John Collison, president and co-founder of Stripe, started the company with his brother, Patrick, because they were frustrated with how difficult it was to set up online payments for their previous start-ups.
"The tools and the infrastructure for building web products were getting better at a very fast rate, but when it came to running an internet business and the services available for that, entrepreneurs were really, really stuck," he told CNBC.
"They were left dealing with a 1970s banking system that hadn't been updated for the internet. There were very significant gatekeepers that kept people out of the online economy," Collison said.
This frustration is something Stripe's 25-year-old president sees as a source of inspiration for many entrepreneurs.
"I think an important force that drives entrepreneurship is a productive dissatisfaction with the way the world works. ... There are so many places where clearly a better service or a better business [could exist], or there's some opportunity to fix an inefficiency in the world," Collison said.
"You can think of many of the most successful start-ups of late, in a way, being answers to frustrations with how the world worked."
Increasing access and enabling participation in online commerce is the impetus behind Stripe. The company opened its product Atlas to Cuban entrepreneurs, joining President Barack Obama on his historic trip to Havana. The service allows entrepreneurs overseas to incorporate their companies in the United States and set up an American bank account.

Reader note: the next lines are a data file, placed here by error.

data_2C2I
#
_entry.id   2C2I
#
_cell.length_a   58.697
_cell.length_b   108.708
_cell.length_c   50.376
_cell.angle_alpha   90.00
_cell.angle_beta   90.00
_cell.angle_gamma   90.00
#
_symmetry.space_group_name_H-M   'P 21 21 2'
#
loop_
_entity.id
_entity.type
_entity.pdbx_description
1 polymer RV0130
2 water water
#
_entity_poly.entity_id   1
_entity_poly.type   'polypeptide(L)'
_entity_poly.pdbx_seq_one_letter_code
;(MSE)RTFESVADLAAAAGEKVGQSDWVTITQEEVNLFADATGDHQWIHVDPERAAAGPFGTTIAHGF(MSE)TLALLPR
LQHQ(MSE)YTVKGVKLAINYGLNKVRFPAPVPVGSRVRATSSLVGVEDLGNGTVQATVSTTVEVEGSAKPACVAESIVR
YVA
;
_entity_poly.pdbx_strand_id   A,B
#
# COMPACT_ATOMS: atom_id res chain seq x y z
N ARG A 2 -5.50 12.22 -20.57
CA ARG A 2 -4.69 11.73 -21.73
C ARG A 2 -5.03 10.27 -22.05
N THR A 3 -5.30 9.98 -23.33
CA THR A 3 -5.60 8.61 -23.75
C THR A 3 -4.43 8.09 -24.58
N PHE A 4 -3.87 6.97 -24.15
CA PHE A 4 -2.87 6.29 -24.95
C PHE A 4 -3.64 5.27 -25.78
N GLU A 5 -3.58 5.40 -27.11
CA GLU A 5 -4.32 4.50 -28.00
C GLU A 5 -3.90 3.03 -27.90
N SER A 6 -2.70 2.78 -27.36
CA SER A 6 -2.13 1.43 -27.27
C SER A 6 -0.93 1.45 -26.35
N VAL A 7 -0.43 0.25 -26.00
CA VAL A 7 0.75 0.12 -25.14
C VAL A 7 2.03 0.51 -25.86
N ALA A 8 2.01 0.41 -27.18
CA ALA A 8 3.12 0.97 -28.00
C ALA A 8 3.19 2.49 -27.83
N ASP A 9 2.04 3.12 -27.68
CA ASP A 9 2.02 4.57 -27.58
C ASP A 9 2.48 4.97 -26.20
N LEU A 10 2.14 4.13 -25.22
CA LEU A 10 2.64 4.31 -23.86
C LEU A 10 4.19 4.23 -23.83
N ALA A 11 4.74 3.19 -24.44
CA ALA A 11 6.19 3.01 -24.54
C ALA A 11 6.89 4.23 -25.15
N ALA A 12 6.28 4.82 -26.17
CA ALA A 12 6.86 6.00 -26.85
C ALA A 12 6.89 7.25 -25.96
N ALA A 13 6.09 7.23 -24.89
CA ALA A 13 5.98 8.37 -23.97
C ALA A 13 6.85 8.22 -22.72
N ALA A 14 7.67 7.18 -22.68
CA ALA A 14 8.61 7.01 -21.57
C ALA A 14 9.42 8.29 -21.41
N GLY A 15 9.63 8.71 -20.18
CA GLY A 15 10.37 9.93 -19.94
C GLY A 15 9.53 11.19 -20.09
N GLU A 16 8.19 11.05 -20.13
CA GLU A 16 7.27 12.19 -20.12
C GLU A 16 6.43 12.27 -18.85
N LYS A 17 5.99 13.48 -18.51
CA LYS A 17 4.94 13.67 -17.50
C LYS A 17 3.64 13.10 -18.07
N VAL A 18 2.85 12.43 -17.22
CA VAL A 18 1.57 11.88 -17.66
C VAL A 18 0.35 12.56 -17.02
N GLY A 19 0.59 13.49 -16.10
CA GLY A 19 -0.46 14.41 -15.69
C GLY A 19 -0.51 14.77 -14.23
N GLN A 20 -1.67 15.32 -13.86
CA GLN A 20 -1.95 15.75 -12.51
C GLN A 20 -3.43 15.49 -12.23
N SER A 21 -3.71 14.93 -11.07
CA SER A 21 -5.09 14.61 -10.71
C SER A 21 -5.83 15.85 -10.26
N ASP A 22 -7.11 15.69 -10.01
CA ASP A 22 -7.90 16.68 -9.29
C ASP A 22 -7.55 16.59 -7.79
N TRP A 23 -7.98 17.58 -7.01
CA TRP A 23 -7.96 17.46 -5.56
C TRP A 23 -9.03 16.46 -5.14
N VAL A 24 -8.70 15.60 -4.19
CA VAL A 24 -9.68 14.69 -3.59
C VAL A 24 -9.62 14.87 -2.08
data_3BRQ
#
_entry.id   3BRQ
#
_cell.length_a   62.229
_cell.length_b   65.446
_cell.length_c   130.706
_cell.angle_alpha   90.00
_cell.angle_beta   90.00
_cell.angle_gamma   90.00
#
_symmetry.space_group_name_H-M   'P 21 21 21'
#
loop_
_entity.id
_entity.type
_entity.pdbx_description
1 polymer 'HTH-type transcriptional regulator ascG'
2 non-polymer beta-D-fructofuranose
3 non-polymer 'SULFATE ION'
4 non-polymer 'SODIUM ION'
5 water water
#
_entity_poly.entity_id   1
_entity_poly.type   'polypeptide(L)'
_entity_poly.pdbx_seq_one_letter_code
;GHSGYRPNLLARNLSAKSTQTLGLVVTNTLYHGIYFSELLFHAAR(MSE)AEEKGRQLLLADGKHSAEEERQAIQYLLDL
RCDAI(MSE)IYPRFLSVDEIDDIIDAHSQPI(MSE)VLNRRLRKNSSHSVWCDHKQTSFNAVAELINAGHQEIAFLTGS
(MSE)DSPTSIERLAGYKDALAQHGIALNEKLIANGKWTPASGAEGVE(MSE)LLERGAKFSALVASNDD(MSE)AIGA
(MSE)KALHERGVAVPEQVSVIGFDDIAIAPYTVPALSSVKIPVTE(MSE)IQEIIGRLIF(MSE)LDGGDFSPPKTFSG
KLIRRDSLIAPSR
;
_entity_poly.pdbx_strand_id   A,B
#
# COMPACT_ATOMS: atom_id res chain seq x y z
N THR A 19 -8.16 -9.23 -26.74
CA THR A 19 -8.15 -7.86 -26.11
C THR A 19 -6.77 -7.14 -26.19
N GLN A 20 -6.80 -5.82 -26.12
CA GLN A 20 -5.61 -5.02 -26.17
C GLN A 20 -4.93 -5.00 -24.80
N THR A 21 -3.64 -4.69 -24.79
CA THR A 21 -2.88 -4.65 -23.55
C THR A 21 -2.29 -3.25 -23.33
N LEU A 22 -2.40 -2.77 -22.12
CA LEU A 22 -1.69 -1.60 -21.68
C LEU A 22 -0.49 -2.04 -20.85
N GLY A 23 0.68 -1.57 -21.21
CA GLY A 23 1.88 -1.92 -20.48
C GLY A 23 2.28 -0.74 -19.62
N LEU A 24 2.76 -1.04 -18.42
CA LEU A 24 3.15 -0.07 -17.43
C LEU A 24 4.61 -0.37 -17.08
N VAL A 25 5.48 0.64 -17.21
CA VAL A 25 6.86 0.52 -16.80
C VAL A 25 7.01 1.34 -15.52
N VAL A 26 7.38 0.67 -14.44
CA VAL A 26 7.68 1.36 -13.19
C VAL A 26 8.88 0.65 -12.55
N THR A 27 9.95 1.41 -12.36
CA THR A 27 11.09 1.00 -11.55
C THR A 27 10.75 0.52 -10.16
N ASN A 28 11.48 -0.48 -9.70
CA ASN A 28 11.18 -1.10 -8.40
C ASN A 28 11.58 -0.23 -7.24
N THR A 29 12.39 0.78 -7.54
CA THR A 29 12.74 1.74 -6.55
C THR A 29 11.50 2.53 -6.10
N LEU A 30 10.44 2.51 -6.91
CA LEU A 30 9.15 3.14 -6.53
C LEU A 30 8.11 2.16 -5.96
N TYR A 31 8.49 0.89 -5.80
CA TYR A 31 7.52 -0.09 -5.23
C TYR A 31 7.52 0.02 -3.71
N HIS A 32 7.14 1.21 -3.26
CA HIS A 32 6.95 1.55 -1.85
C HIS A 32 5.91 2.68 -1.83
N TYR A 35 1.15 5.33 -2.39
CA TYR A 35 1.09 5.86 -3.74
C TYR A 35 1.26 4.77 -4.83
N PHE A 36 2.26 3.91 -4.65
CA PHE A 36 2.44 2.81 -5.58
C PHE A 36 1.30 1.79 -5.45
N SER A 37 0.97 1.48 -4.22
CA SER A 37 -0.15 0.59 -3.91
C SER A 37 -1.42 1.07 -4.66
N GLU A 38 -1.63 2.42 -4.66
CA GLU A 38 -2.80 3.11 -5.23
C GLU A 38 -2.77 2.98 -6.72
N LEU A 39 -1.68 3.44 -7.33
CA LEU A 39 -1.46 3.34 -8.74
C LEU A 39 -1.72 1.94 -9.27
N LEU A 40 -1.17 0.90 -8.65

Last summer, the online payment company secured a deal with Visa, valuing Stripe at $5 billion. For comparison, Jack Dorsey's credit-card-processing company Square had a market cap of $4.38 billion prior to its Thursday quarterly results.
Impressive for something the Collison brothers started as a side project while John was a student at Harvard. He said that they just thought it was a "pretty good" idea at the time.
Today, companies like Lyft, OpenTable, Postmates, Shopify and TaskRabbit are powered by Stripe. The San Francisco-based company operates in 25 countries. Stripe allows its clients to accept transactions in 135 currencies plus bitcoin and China's Alipay.
Collison said he isn't overly concerned with stealing market share from rivals in the payment processing space because he doesn't see it as particularly satisfying.
"If we can actually allow new online commerce and online businesses to exist, by virtue of making it easier for people to trade internationally, make it easier for businesses get off the ground, then we think that's a really worthwhile thing to be doing and a really healthy force in the world ... which encourages new job creation and which gives people fundamentally more access to the online economy," he said.
"That's what gets us excited and that's how we talk about success," Collison said.